Microsurgery: Transplantation and Replantation by Harry J. Buncke, MD, et al.
  Table of Contents / Chapter 25:
Tensor Fascia Lata Myocutaneous Transplantation
  C. The entire myocutaneous flap has now been mobilized circumferentially and elevated out of its bed, tethered only by the neurovascular bundle. This maneuver should be done with great care because avulsion or even stretching of the vascular pedicle can produce endothelial trauma and initiate thrombosis.


In this instance, the medial half of the heel and the entire plantar surface of the foot down to the metatarsal heads have been avulsed and the area has been covered with an unstable skin graft fixed to the underlying structures. An innervated tensor fascia lata flap is planned to give protective sensation to the sole of the foot.

A. The exposed incisional defect.

B. View of the tensor fascia lata, looking at the deep surface, with its vascular pedicle coming into the junction of the middle and proximal thirds, the lateral femoral cutaneous nerve on the anterior medial corner, and the nerve to the tensor fascia lata muscle on the posterior superior corner.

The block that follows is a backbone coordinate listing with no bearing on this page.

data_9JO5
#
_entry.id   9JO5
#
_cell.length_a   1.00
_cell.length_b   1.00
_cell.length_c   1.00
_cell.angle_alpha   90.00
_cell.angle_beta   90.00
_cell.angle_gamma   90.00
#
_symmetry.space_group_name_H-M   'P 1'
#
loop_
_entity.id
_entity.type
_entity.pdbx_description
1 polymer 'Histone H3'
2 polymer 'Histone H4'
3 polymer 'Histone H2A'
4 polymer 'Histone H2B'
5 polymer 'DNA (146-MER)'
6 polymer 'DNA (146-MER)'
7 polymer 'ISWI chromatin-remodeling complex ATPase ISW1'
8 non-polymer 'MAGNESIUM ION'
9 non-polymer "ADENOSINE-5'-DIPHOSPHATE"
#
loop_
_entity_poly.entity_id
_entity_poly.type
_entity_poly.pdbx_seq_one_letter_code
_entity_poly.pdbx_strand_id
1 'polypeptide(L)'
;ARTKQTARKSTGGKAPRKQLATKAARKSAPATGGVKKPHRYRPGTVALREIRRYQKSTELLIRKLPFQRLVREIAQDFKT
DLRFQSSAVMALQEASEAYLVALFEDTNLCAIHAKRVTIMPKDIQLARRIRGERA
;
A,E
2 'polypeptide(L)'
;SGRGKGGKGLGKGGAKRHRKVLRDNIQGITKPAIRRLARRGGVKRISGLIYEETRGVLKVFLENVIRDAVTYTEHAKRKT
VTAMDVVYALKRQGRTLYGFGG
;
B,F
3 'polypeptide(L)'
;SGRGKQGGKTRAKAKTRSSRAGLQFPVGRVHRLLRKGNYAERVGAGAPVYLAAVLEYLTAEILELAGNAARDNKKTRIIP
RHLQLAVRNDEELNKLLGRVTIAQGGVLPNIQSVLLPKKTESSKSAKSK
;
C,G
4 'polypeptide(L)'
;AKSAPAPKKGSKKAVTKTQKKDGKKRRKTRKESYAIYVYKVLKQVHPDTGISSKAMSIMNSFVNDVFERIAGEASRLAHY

C. The flap has been inserted in place with the vessels, arteries, and vein(s) from the flap sutured in an end-to-end fashion to the posterior tibial artery and vein, which were disrupted by the original injury. The posterior tibial nerve has been dissected proximally and the calcaneum branch separated. This branch is anastomosed to the lateral femoral cutaneous nerve.


Clinical Cases


A 33-year-old man suffered an avulsive amputation of his right leg when it was caught in a power take-off of a tractor.

FIG. 25-01. The stump was covered with unstable and contracted scar.

FIG. 25-02. An 18 x 35 cm tensor fascia lata flap was marked on the ipsilateral hip. The medial blood supply from the lateral femoral circumflex artery is marked.

FIG. 25-03. The flap is elevated from inferiorly to superiorly, approaching the medial vascular pedicle which branches from the lateral femoral circumflex artery to reach the flap between the rectus femoris and the vastus lateralis.

FIG. 25-04. The flap is completely elevated.

FIG. 25-05. The flap is next to the excised recipient defect.

FIG. 25-06. The lateral femoral cutaneous nerve was anastomosed to the saphenous nerve in the medial portion of the popliteal fossa to innervate the flap.

next page...

  2002 © This page, and all contents, are Copyright by The Buncke Clinic